The opponents are beginning to line up against Peter Mandelson’s Digital Economy Bill:
Outside parliament, hotels and educators have complained that the bill also endangers their businesses and provision of the internet to the public because of its insistence that organisations providing net access should be liable for the actions of their customers.
The bill proposes a “three strikes” rule which would mean that persistent copyright breaches would be lead to disconnection from the internet. The aim is to reduce illlicit filesharing by 70%. But in a letter (PDF) to Lord Puttnam, representatives from institutions such as the University of London, British Library and the Imperial War Museum, said: “Because public institutions often provide internet access to hundreds or thousands of individual users, the complexity of our position in relation to copyright infringements must be taken into consideration.”
It says that the bill is unclear about the role of “intermediaries” such as libraries in the bill.
The letter added: “If this is not done, a public institution such as a library, school or university’s internet connection as a whole could be jeopardised, resulting in loss of internet access to large sections of the public, particularly the 15 million citizens without an internet connection at home.”
Meanwhile, the British Hospitality Association (BHA), which represents thousands of hotel, catering and leisure establishments, worries that the requirement in the bill for hotels to provide guest details to an internet service provider (ISP) where copyright infringement is alleged could be impossible in some cases – and that hotels might be disconnected if guests are persistently infringing copyright.
Disconnection would endanger a hotel’s business which the BHA said would be a “grossly unfair consequence” of a guest’s action.
It strikes me as bizarre the level to which the government is determined to control the population, to punish protest, to clamping down on freedom of speech, to the sharing of ideas, you name it. Throwing people off the internet without a trial? Banning websites because Secretaries of State don’t like them? No accountability for these decisions worth a damn? What would this do to schools’ internet access? Hotels’? Libraries? Is New Labour so inextricably wedded to monolithic corporate interests that it’s prepared to take British culture down in the name of ‘protecting copyright’?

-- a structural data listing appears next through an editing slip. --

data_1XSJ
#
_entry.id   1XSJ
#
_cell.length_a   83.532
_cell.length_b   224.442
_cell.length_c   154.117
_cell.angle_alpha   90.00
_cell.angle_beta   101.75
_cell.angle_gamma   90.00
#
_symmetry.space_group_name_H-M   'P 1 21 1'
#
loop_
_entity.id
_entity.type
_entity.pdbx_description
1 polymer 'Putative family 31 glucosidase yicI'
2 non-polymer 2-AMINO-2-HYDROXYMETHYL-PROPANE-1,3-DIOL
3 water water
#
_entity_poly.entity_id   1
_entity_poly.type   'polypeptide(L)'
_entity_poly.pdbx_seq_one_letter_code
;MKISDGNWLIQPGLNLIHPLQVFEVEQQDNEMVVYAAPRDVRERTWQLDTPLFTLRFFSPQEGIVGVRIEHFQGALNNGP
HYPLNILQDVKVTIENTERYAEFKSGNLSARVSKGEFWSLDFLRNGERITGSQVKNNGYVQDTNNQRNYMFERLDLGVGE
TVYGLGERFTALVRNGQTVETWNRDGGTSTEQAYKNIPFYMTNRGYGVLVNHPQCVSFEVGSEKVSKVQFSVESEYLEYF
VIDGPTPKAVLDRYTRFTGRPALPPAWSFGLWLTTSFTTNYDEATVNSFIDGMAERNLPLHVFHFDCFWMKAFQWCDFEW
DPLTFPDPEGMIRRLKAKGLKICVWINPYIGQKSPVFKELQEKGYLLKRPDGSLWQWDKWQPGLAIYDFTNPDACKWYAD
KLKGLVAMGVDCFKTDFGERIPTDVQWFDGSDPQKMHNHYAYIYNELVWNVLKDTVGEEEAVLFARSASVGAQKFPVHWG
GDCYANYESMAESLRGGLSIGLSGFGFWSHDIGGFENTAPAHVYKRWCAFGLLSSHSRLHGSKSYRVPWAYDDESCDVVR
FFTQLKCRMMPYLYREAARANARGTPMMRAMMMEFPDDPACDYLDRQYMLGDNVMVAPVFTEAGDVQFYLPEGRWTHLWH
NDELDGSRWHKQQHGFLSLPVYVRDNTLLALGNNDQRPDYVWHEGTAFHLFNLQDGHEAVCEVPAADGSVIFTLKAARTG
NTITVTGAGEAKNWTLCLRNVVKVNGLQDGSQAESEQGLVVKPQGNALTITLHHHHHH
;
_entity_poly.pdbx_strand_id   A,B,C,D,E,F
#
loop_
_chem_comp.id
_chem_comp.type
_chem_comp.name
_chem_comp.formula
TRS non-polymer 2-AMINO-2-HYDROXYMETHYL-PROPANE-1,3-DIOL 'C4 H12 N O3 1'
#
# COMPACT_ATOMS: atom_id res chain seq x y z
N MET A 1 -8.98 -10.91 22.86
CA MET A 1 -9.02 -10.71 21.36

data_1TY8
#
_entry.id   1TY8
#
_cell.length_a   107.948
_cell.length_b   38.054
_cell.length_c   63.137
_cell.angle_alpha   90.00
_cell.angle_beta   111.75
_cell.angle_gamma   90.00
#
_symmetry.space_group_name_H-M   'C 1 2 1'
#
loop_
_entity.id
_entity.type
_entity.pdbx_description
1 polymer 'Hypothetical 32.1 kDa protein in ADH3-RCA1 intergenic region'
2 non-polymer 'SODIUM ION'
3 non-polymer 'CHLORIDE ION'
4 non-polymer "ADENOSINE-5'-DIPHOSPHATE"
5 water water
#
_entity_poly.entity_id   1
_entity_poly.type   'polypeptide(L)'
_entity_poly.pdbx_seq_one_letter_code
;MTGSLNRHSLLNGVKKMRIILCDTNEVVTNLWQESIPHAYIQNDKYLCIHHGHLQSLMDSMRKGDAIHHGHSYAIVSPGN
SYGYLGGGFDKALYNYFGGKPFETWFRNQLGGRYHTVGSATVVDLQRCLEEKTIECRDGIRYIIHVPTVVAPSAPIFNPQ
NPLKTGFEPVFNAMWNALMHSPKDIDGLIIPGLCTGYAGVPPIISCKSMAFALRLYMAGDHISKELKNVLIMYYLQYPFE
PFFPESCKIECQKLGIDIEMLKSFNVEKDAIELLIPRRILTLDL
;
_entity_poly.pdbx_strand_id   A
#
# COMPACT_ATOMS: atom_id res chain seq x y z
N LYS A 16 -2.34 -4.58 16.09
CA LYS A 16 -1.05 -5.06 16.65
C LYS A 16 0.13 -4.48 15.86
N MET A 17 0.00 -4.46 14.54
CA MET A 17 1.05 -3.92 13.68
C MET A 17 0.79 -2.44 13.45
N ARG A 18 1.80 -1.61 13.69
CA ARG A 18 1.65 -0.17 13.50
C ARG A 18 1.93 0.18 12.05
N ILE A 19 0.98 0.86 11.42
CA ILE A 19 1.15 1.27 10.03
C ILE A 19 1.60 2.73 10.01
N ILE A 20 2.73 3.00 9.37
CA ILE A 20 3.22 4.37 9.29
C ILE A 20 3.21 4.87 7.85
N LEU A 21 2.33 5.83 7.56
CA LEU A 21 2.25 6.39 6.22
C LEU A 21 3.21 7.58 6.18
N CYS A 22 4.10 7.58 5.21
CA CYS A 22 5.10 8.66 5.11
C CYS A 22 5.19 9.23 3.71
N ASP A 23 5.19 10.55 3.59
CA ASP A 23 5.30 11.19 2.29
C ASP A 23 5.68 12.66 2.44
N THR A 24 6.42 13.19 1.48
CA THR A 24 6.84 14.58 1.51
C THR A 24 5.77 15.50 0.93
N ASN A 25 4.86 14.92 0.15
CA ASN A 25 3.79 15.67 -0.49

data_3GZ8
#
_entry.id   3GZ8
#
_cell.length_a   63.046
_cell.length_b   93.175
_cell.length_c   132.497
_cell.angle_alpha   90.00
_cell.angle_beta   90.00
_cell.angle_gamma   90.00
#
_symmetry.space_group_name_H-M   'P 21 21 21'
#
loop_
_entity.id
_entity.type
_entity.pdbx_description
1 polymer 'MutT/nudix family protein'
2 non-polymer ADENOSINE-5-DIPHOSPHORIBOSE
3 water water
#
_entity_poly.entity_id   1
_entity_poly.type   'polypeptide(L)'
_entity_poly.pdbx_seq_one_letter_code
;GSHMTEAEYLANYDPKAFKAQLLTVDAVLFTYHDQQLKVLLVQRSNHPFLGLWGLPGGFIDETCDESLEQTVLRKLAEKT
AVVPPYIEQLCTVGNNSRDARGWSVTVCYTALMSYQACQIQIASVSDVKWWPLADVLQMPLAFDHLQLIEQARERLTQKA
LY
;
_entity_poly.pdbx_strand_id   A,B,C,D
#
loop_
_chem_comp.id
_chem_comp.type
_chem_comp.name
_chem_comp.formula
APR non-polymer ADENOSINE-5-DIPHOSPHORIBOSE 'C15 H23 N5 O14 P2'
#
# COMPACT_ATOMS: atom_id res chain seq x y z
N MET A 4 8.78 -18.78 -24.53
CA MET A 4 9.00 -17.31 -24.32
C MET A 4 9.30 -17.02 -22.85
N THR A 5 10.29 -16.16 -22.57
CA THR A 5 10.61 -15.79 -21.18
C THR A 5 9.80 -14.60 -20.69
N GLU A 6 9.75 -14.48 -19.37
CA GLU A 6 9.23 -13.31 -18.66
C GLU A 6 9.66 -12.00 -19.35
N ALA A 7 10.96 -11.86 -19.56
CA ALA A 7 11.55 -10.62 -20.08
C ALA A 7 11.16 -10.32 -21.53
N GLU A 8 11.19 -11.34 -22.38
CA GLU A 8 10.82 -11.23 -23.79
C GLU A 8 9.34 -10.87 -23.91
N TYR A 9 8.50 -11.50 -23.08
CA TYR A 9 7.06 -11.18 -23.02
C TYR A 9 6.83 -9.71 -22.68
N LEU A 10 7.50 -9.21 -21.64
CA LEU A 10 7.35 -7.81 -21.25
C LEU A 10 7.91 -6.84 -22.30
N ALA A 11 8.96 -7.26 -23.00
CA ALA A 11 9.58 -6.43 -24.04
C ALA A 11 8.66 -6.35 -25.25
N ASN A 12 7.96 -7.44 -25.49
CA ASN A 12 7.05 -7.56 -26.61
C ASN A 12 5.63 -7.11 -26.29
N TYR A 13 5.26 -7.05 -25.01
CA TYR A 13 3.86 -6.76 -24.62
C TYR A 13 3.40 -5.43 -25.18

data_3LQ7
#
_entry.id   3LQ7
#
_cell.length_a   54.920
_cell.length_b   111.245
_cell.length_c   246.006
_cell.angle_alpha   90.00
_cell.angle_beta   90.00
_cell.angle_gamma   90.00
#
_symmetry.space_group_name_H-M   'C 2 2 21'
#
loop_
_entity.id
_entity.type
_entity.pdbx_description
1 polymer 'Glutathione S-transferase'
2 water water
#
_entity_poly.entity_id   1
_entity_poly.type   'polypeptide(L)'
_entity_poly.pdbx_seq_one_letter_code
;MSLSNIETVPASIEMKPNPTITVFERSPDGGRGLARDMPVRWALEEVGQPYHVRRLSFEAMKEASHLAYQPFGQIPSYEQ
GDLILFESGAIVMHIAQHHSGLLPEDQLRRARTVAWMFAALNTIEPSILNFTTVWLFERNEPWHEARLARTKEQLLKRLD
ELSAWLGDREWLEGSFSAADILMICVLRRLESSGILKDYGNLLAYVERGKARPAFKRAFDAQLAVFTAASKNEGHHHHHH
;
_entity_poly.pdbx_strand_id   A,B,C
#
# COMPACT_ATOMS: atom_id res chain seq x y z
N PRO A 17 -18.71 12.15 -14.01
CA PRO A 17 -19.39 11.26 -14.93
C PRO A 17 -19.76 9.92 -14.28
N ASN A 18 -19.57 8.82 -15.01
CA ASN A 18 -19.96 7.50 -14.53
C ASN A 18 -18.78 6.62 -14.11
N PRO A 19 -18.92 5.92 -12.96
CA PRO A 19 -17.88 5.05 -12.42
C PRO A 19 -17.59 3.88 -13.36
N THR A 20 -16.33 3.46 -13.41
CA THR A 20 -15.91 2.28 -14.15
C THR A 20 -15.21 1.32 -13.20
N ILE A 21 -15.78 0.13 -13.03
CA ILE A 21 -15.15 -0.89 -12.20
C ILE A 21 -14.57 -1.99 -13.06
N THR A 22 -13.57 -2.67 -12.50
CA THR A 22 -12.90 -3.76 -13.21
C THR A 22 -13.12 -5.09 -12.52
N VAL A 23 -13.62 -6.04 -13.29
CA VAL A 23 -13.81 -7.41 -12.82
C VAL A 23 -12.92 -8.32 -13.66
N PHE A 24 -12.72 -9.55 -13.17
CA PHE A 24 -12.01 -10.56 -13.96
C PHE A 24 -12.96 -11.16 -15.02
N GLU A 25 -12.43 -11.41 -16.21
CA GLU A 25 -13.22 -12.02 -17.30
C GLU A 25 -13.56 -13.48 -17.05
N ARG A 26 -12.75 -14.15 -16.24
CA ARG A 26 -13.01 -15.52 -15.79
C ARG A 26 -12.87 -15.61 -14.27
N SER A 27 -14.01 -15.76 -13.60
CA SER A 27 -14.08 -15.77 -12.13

The business case for the Digital Economy Bill hasn’t been proven: music profits are up, as are takings at the cinema. Certainly in the latter case it’s had something to do with better product being released, but a greater lesson was shown this last year as well in the case of copyright infringement and film. X-Men Origins: Wolverine was released early in 2009 to critical derision – it was a lousy film, which deserved to crash and burn at the box office. A near-complete print was even leaked to the Internet and circulated virally worldwide, yet the film did extraordinarily well. And there is no evidence whatsoever that the pre-release leak damaged the film’s takings at all – on the contrary it’s more than likely that it increased the excitement for the final print’s release. As with music, all the evidence shows that people are willing to pay for product they like, and ‘pirated’ material is in fact of benefit to the market, allowing people to decide in advance what it is they like. Why then should the rule of law be suddenly abandoned?
For that matter should schools, universities, hotels, libraries, all sorts of public buildings and organisations, suddenly become in effect state informers? Has the government learned nothing from the ISA debacle? It’s crazy to legislate with a wrecking ball to crack a nut. Noone’s suggested the problem of illegal downloading (or paedophilia in the case of the ISA) isn’t there, but this will hurt far more than the few who really are out to breach copyright on an industrial level. It’s not just stupid, it’s insidious and will damage us all.
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